I finally realized why I don't enjoy the talented and accomplished Simon Vance as a narrator: his voice strikes me as chilly, even though I realize he might in real life be the warmest-hearted person I could ever hope to meet. But what this meant for my "Bring Up the Bodies" listen is that I was left wondering if Hilary Mantel was telling the story of a man (Cromwell) corrupted by power, who had lost some of his human qualities—or if it was just that Simon Slater (for Book One of the series) was better able to express Cromwell's tenderness and regrets. I couldn't tell if Cromwell had changed, or if I was just confused by the change in narrator. Also, while "Wolf Hall" chronicles the rise of the plucky Cromwell and equally plucky Anne Boleyn, and it's the icky Thomas More who loses his head, in "BUtB" it's the demure (and less fascinating) Jane Seymour whose star is rising, and it's hard not to feel sorry for the innocent and/or naive courtiers who end up paying the ultimate price when Cromwell starts calling in accounts. Despite the excellent writing and narration, I didn't enjoy this audiobook as much as its predecessor.
I thought Simon Vance was very good. He brought a lot to the characters. He just didn't have a decent story to work with.
Not that I can think of.
Ann Boleyn? Inconceivable!
Mantel's 2009 Booker Prize winning effort "Wolf Hall", to which this novel is a sequel, suffered, I felt, from a lack of editing. "Bring Up the Bodies" is tauter and, for that reason, actually better.
Vance is always a first-rate narrator, and he doesn't disappoint here.
Anne's final days
This book didn't start getting interesting until about 150 pages in. That's a long slog.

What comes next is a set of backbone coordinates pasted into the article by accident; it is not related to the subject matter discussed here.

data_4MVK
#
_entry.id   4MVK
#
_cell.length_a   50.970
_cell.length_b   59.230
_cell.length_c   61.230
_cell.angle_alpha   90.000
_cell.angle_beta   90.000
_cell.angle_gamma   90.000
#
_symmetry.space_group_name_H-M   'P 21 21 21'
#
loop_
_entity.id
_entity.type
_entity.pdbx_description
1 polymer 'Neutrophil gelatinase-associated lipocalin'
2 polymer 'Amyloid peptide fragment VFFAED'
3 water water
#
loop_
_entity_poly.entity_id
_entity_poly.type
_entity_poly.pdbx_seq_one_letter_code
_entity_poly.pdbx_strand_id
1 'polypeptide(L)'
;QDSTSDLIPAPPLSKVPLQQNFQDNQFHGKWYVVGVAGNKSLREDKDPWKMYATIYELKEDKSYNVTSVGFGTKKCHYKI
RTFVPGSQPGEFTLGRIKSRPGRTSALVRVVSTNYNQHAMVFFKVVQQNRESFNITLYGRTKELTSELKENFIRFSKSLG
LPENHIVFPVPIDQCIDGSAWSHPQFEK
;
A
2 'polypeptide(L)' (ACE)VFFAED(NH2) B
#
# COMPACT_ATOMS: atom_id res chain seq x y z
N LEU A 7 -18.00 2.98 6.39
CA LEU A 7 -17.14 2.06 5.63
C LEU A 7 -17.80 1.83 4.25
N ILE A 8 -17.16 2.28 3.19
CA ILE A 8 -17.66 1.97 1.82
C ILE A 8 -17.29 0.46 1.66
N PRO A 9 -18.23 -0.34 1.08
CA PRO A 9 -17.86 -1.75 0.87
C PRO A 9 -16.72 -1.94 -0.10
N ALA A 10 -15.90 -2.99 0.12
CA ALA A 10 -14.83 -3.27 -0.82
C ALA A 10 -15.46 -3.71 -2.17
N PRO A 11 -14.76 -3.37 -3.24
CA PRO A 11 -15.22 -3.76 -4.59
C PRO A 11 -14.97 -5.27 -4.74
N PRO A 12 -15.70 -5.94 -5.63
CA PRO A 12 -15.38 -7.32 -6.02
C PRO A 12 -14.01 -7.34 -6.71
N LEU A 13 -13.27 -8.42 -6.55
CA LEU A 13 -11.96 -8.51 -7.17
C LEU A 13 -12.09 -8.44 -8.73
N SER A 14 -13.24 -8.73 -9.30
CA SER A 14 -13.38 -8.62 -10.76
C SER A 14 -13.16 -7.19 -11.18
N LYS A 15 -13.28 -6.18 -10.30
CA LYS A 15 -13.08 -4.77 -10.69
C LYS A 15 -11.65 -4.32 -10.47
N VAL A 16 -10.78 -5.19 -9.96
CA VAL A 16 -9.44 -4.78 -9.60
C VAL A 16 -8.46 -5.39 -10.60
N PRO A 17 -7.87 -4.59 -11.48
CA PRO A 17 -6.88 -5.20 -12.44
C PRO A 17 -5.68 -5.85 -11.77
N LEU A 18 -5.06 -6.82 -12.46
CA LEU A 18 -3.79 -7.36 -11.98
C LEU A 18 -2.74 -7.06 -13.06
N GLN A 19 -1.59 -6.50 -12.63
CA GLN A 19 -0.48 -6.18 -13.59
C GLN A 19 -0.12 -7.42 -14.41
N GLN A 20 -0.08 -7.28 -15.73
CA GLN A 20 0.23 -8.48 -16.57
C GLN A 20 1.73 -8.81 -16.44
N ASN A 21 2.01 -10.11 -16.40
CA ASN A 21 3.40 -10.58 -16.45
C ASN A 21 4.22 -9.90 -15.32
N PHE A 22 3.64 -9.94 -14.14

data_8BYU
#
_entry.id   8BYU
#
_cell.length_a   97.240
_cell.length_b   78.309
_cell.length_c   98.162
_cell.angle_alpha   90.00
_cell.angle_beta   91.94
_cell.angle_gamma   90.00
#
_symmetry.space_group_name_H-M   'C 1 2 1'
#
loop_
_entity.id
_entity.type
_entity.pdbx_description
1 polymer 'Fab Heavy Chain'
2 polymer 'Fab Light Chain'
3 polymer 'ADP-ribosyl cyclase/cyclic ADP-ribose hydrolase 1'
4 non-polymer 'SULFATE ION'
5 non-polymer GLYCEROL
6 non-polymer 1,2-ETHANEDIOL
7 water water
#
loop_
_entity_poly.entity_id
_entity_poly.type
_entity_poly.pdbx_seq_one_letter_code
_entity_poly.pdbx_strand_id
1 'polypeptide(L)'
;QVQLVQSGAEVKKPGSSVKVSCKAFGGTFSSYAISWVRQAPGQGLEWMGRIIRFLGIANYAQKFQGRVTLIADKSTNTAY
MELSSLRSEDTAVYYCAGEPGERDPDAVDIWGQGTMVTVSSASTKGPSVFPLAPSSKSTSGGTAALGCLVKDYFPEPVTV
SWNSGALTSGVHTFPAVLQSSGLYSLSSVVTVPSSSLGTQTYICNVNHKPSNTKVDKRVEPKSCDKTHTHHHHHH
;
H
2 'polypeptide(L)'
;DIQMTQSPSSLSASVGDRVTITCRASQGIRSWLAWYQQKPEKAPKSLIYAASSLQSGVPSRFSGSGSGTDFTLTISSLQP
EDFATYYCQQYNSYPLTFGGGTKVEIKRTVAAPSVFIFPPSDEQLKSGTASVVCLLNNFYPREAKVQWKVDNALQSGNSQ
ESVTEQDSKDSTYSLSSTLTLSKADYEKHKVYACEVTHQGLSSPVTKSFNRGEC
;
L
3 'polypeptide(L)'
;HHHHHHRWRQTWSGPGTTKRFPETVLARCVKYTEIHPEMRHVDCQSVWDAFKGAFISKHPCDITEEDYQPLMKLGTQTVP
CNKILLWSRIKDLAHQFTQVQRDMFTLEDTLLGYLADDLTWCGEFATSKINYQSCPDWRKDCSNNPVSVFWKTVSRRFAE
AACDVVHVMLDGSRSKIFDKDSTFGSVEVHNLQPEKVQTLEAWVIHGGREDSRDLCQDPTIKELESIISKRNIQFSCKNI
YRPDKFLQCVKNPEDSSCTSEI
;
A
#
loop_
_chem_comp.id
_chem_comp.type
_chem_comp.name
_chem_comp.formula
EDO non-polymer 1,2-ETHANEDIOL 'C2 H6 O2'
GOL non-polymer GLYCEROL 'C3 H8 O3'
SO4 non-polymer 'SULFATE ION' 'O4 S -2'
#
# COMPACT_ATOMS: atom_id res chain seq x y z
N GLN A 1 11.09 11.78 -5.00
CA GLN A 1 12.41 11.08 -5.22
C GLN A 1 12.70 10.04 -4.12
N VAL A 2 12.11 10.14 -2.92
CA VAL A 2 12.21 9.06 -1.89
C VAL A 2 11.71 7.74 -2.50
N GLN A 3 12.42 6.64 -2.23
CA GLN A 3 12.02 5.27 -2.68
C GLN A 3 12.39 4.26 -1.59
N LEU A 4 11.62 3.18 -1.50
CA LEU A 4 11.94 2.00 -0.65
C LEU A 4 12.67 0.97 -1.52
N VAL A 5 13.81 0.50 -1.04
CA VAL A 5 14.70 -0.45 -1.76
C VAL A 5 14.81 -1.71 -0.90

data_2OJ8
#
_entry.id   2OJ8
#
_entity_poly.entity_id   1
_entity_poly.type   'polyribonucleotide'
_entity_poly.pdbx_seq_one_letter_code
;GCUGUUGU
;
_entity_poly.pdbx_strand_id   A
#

Didn't really matter. It's the writing that didn't do it for me. Though Richard Poe is one of my favorite narrators, so he might have made it a little better.
Spoiler--I did like the scene where everyone thought Henry was dead at the joust.
I don't understand why anyone is giving this book such a high rating. Members of my book club, so it's not just me, couldn't get into this book, either. Some of them totally dumped it. I kept with it even though I didn't like it for more than at first. Finally it started getting interesting about the time they thought (SPOILER ALERT) Henry was dead in the joust, but not. From that point on it was OK. I kept thinking, maybe if I remembered English history. Maybe if I'd read the book before this, though based on this one I had no desire to do so, or maybe I should just go and watch A Man for All Seasons.
Cromwell was the last person on earth whom I could have envisioned as sympathetic in some way. A wonderful re telling of a difficult set of facts.
Been listening when listening to books was unheard of - and on tape. I've evolved along with Audible and love everything about Audible!!
I liked everything in this book. I could listen to Simon Vance 24/7! Consider we know how it all ends, yet I could not stop listening. Hilary Mantel is a master of words.
The author seems to inhabit the subtle brain of Thomas Cromwell, a master strategist and Machiavelli-like advisor to Henry the eighth. And the reader, Simon Vance, was ideal for the subject, with his British accent and thespian's vocal variety.
The execution scene for Ann Bolyn is chilling.
Cromwell himself, with his wry wit, as when he accepts a known spy into his retinue. The spy introduces himself by saying, "Call me Risley". Cromwell shortens this, fondly to a nickname: "Call Me" as if it were the character's first name.
I wouldn't dine with any of them. I would worry about a misplaced word, a subtle poison, a slim blade between the ribs.
I read Wolf Hall in the print version before this one, and I must say that listening to this sequel on Audible was a far better experience.
Great novel, filled with many interesting characters. The narrator did a fantastic job of voicing the characters. I look forward to the next book in this series.
Being a fan of England's history. I was captivated by Cromwell. I loved learning about how he processed decisions. He was so loyal to his staff and king and loved for family and friends. He had all the great qualities of a great human.
He was highly intelligent and had a great sense of humour. But was sad to learn about how evil he was too. Fascinating I will read it again: